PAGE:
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Not necessarily, Slash. Often, the first thing that happens is the +5 goes to a voltage regulator to bump the V+down to say, 3.3V or so. IF you see two wires to ground or to each other, consider that one may be a shield.
Awesome job - I'm envious. I'd love to try one of these sometime. Check out www.woodgears.ca . Matthias has a gear calculator, and a program (for sale) that will calculate and print full-size gear patterns. He also has a bunch of videos demonstrating wooden gear making and a ton of cool projects he's built with wooden gears.Also, regarding the AC synchronous motors - when I was a kid, I learned an old trick for noisy motors. Most of these motors are sealed, and contain grease, which, over time collects in the bottom of the motor housing. If your motor starts to get real noisy, take it out (if you can) and rotate it 180 degrees and run the motor for a few hours before putting it back. If your design permits, you might even be able to rotate the motor in place.
You need to look into so called match solder - lo temp solder that will melt from the heat of a lighter. Also available are solder/shrink connectors - bits of heat shrink tube with a solder preform inside. put one of these over two pieces of wire to be spliced, and heat. The solder melts, and the tube shrinks, soldering the wires and sealing the joint. Amazon has them : https://www.amazon.com/dp/B01ILSEDWI/ref=asc_df_B0...I learned about these from my mechanic!
Circuit Board Design Class
PCB Concepts and Materials
Assembling the Board
Laying Out the Board
Well, you noted that CFM is a measure of flow, and while meaningless for vacuum, it does bear on how fast it will pump down to a desired level. Add while 27 inches may not be a great vacuum, for many applications it is perfectly acceptable. We are not all trying to simulate deep space, or build a tokamak; for home science experiments, or stabilizing/dyeing wood blanks, 27 in/Hg is just fine.I'd be more concerned about repeated use without proper cooling/lubrication. My understanding was that many A/C refrigerants have a lubricating component - or maybe was that mostly for auto A/C, I haven't messed with that since they used real Freon.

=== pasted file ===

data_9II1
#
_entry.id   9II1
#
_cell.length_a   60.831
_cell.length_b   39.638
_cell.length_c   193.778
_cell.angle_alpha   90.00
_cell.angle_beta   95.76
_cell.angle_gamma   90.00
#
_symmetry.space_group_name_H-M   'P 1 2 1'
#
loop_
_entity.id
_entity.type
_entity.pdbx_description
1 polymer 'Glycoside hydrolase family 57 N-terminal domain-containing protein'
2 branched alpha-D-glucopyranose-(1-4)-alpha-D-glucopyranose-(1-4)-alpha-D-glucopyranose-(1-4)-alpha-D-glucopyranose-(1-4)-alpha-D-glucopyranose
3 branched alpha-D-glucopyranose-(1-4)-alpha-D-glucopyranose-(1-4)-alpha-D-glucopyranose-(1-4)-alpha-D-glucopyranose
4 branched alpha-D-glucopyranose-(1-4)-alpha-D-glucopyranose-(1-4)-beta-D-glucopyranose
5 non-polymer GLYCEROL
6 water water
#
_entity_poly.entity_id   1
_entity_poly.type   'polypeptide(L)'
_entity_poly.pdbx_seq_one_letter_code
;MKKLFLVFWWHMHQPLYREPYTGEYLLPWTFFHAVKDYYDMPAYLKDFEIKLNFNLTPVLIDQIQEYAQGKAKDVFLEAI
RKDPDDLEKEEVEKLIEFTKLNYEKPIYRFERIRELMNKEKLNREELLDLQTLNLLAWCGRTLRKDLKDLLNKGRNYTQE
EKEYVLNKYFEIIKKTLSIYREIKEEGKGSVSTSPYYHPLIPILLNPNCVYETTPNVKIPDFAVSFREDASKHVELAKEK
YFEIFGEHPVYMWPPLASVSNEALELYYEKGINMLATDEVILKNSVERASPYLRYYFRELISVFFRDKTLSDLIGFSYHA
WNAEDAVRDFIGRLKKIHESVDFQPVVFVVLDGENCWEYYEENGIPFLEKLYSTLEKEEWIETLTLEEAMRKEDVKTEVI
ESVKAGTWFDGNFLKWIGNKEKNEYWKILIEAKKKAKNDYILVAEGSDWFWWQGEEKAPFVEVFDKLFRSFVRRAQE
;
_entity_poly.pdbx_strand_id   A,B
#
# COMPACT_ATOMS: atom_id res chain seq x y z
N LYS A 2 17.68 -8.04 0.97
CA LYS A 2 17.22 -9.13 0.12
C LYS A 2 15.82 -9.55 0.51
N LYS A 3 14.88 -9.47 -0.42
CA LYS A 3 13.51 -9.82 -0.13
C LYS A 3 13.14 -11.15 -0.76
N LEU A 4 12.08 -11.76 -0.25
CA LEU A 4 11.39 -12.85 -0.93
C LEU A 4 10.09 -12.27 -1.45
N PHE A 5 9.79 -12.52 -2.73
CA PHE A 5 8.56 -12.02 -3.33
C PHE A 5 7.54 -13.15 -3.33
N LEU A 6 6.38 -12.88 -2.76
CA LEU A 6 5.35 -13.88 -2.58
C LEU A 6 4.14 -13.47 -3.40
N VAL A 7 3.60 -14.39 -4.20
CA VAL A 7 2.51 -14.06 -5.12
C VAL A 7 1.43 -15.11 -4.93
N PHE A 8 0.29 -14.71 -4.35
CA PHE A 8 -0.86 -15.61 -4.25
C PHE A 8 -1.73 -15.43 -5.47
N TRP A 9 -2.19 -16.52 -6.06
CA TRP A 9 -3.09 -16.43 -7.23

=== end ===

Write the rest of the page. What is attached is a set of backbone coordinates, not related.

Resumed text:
Nice work!I'd like to add that most calipers have a fourth mode of measure - called "step". The left edge of the jaws are ground coplanar to each other at 'zero'. If you place the caliper such that the left edge of the fixed jaw is square to your reference surface, you can measure the height of a feature with the edge of the moving jaw. You could, for example, measure the depth of your miter slots this way. The depth rod is good for inside depth, the 'step' is good for outside measurement.
I work in a professional electronics lab. My coworkers run the gamut from surgical-suite clean to tornado victim disorganized. Because we often work on highly restricted projects AND have frequent visitors, one particular coworker intentionally keeps his bench SO disorganized it is impossible for a casual observer to know exactly what he is working on.
50 Star Salute to Winter